Apple Vs. Samsung: Another Blow For Apple As Dutch Court Rules Samsung Does Not Infringe Multitouch Patent

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Another loss for Apple in the courts: a Dutch court in the Hague has ruled Samsung does not infringe an Apple multitouch patent, Reuters is reporting. Apple had argued last month in the court that Samsung infringed its patent on multi-touch function, according to the news agency. “With these products Samsung does not infringe the claims that Apple has made,” the latest court ruling said.

In a statement commenting on the court ruling, Samsung said: “We welcome today’s ruling, which affirms our position that our products do not infringe Apple’s intellectual property. For decades, we have heavily invested in pioneering the development of technological and design innovations in the mobile industry, which have been constantly reflected in our products. We will continue to further develop and introduce products that enhance the lives of Dutch consumers.”

We’ve also reached out to Apple for comment on the court ruling and will update this story with any response. the company declined to comment on the ruling.

Apple also lost a preliminary injunction on the same patent in the Dutch courts last year, and lost court battles in the U.K. against HTC and in Germany against Samsung and Motorola Mobility. The Dutch court acknowledged its latest multitouch patent ruling was similar to rulings in the U.K. and Germany, says Reuters.

Earlier this month Apple also lost an appeal in a U.K. High Court that had ruled Samsung’s Galaxy Tab was not cool enough to have infringed the iPad’s design. And just yesterday Samsung won a preliminary ruling invalidating one of the Apple patents that it was deemed to have infringed in the recent Apple vs Samsung U.S. trial — in which Apple won more than $1 billion in damages — after examiners at the U.S. Patent and Trademark Office took a second look at the rubber-banding patent. Apple is appealing the ruling.

Samsung has also now confirmed it has created workarounds for the rubber-banding patent and two others it was judged to have infringed by the U.S. court. Legal blog Groklaw has obtained a declaration by Samsung’s VP of product management Tim Rowden that states that the company has stopped using the ‘381 (the rubber banding patent), ‘163 and ‘915 patents and is using “design arounds” to avoid infringing these patents.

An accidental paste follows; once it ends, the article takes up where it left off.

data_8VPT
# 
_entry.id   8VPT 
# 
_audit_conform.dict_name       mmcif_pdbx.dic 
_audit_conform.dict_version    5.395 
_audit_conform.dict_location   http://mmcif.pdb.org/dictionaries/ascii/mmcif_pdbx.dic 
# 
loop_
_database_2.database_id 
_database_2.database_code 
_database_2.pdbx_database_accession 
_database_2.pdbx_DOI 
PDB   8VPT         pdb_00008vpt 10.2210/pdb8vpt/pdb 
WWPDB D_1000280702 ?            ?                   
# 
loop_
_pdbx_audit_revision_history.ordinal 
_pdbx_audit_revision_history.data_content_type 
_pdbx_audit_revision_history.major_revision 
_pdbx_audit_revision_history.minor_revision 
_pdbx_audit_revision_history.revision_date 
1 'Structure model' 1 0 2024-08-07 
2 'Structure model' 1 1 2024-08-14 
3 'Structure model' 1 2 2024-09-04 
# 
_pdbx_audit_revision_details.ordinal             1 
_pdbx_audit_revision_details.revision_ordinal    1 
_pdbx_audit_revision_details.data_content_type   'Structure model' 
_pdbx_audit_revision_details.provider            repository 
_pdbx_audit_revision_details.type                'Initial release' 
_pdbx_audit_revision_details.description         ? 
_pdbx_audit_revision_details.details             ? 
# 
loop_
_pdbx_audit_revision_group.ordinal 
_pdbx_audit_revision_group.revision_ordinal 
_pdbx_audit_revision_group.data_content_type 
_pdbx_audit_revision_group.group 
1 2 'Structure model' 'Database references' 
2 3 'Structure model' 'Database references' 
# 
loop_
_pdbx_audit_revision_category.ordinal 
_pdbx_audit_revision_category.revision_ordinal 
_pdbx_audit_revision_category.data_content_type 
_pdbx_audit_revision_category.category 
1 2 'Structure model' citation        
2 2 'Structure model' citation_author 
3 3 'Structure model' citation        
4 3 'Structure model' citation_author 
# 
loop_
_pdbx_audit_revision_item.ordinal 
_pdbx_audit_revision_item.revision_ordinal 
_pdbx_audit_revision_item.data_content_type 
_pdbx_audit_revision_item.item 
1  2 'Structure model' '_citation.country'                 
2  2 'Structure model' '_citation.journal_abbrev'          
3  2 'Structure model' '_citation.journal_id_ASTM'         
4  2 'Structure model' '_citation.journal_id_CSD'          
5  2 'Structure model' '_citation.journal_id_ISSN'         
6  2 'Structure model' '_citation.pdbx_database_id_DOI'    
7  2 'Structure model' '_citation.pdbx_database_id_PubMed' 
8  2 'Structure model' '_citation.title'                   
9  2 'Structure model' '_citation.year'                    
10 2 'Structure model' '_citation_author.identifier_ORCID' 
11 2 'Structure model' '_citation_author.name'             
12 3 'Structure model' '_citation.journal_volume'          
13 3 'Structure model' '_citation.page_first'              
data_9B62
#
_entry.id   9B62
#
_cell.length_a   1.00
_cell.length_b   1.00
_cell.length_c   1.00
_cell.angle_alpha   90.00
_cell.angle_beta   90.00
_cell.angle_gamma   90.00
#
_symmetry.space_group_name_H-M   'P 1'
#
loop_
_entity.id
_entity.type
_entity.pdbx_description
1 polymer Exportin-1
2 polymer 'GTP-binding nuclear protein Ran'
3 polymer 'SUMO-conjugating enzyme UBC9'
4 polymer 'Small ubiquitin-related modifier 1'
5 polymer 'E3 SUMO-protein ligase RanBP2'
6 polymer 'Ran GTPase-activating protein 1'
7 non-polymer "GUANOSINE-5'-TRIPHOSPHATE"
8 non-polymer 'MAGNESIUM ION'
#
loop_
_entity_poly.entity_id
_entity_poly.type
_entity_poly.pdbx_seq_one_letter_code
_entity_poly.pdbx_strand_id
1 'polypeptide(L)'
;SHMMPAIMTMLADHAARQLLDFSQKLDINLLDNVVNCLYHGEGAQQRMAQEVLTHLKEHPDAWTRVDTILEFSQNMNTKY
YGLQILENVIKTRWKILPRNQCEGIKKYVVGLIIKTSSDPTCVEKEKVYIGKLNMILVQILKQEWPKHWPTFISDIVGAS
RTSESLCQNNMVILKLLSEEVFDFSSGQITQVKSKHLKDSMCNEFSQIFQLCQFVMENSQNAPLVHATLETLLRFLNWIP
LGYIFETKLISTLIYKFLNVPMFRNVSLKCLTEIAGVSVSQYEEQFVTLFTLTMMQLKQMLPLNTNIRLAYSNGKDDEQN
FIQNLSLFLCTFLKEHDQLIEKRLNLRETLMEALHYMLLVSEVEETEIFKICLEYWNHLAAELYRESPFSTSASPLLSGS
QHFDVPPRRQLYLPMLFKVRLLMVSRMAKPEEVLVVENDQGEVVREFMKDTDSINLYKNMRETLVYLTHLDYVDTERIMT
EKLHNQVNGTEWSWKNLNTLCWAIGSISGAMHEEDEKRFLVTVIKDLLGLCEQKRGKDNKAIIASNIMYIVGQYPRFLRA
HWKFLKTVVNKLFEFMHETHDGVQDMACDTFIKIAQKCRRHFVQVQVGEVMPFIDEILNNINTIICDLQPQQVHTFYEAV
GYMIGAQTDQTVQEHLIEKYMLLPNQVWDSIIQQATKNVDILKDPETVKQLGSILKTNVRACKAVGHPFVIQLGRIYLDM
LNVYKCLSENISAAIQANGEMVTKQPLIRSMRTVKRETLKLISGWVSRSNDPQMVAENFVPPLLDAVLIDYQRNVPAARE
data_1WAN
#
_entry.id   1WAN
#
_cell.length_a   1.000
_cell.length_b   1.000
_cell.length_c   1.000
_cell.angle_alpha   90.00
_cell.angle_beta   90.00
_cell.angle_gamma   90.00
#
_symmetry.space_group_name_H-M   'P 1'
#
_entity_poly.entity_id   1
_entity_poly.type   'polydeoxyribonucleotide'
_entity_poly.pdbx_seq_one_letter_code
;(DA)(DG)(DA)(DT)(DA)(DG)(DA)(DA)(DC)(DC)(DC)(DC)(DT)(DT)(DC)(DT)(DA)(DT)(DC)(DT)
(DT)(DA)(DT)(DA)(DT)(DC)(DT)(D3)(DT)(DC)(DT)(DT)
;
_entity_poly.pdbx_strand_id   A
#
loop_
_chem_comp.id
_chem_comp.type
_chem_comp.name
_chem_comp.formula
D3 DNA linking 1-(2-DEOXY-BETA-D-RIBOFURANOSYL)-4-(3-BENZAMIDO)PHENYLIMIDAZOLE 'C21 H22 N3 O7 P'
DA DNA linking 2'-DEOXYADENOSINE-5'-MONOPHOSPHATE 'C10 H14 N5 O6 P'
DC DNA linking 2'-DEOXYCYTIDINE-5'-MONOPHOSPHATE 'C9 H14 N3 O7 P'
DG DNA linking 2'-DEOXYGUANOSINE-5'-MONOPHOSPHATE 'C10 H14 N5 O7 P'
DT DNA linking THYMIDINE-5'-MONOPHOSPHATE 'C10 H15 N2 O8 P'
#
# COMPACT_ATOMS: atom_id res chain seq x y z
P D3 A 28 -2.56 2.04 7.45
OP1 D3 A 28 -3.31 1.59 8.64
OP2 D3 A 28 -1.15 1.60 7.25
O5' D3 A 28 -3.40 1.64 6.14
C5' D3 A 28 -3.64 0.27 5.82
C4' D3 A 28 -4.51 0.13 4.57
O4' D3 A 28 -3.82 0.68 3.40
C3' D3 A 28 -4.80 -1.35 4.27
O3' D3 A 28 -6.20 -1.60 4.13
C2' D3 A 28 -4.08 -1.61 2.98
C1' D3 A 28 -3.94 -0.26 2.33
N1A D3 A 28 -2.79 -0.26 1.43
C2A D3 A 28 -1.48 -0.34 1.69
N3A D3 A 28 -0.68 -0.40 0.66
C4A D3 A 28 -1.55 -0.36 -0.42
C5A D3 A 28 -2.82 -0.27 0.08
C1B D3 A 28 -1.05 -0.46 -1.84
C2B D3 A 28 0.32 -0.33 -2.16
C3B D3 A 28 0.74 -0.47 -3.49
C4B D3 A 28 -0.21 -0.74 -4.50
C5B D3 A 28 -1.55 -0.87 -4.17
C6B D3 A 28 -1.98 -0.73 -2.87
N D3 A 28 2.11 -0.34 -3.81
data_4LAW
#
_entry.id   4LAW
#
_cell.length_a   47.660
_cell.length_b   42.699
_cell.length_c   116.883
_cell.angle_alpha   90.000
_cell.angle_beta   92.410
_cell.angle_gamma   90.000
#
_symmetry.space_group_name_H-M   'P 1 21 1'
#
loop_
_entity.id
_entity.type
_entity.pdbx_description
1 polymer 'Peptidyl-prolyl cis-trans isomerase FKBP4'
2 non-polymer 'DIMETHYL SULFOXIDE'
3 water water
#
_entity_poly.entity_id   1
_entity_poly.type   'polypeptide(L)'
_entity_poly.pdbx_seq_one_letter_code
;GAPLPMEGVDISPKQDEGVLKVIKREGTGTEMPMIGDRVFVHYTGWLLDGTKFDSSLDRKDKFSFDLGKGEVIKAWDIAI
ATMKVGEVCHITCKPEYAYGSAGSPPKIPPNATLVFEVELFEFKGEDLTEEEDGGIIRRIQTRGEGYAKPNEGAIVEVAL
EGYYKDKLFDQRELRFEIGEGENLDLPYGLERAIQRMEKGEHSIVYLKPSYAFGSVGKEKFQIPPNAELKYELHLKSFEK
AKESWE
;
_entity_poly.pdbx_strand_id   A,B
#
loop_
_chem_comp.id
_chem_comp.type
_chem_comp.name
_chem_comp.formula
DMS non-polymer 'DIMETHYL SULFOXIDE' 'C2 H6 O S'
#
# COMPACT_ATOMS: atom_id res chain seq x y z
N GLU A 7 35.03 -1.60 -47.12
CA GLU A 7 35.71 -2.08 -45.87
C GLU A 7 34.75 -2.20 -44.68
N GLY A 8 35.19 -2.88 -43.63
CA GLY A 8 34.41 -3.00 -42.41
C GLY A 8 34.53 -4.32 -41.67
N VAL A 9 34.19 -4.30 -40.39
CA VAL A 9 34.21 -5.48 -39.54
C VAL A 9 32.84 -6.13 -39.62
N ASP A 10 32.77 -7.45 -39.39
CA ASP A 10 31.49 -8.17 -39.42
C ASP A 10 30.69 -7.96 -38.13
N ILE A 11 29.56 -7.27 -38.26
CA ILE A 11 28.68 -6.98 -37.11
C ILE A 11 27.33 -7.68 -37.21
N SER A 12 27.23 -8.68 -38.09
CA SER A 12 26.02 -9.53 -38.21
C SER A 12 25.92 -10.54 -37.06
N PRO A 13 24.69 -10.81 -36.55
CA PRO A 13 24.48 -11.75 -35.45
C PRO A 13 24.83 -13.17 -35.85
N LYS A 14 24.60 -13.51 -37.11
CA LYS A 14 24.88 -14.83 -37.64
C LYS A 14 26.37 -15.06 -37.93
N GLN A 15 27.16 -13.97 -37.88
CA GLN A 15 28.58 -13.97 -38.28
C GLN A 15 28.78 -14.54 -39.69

Rowden’s declaration regarding all three patents details the various devices affected and when the design arounds were implemented. Some workarounds were implemented as far back as a year ago. Here’s the relevant chunk of text

3. I understand that Samsung Electronics Co., Ltd. (“SEC”) has developed design arounds for the ‘381, ‘163 and ‘915 patents.
4. I understand that SEC began implementing the design around for the ‘381  patent in its products by late 2011. The technical description of this design around is contained in the Declaration of Hee-chan Choi. This design around has been implemented in the Galaxy S II (T-Mobile) (Model No. SGH-T989) product that is still being sold. STA received approval from T-Mobile to implement the design around for the ‘381 patent in the Galaxy S II (T-Mobile) (Model No. SGH-T989) on September 28, 2011.
5. I understand that SEC began implementing the design around for the ‘163 patent in its products by March 2012. The technical description of this design around is contained in the Declaration of Hee-chan Choi. This design around has been implemented in the Galaxy S II (T-Mobile) (Model No. SGH-T989) product that is still being sold. STA received approval from T-Mobile to implement the design around for the ‘163 patent in the Galaxy S II (T-Mobile) (Model No. SGH-T989) on May 30, 2012.
6. The design around for the ‘915 patent has been implemented in the Galaxy S II (T-Mobile) (Model No. SGH-T989) product that is still being sold. The technical description of this design around is contained in the Declaration of Hee-chan Choi. STA received approval from T-Mobile to implement the design around for the ‘915 patent in the Galaxy S II (T-Mobile) (Model No. SGH-T989) on September 28, 2012.

The FOSS Patents blog recalls noticing a workaround in Europe for the rubber-banding patent as long as a year ago. The blog points out that the jury in the Apple vs. Samsung trial was not told about the workarounds because of “sanctions for litigation misconduct” — the upshot of which is Samsung has been liable for damages “even with respect to many months in which it actually wasn’t infringing anymore”.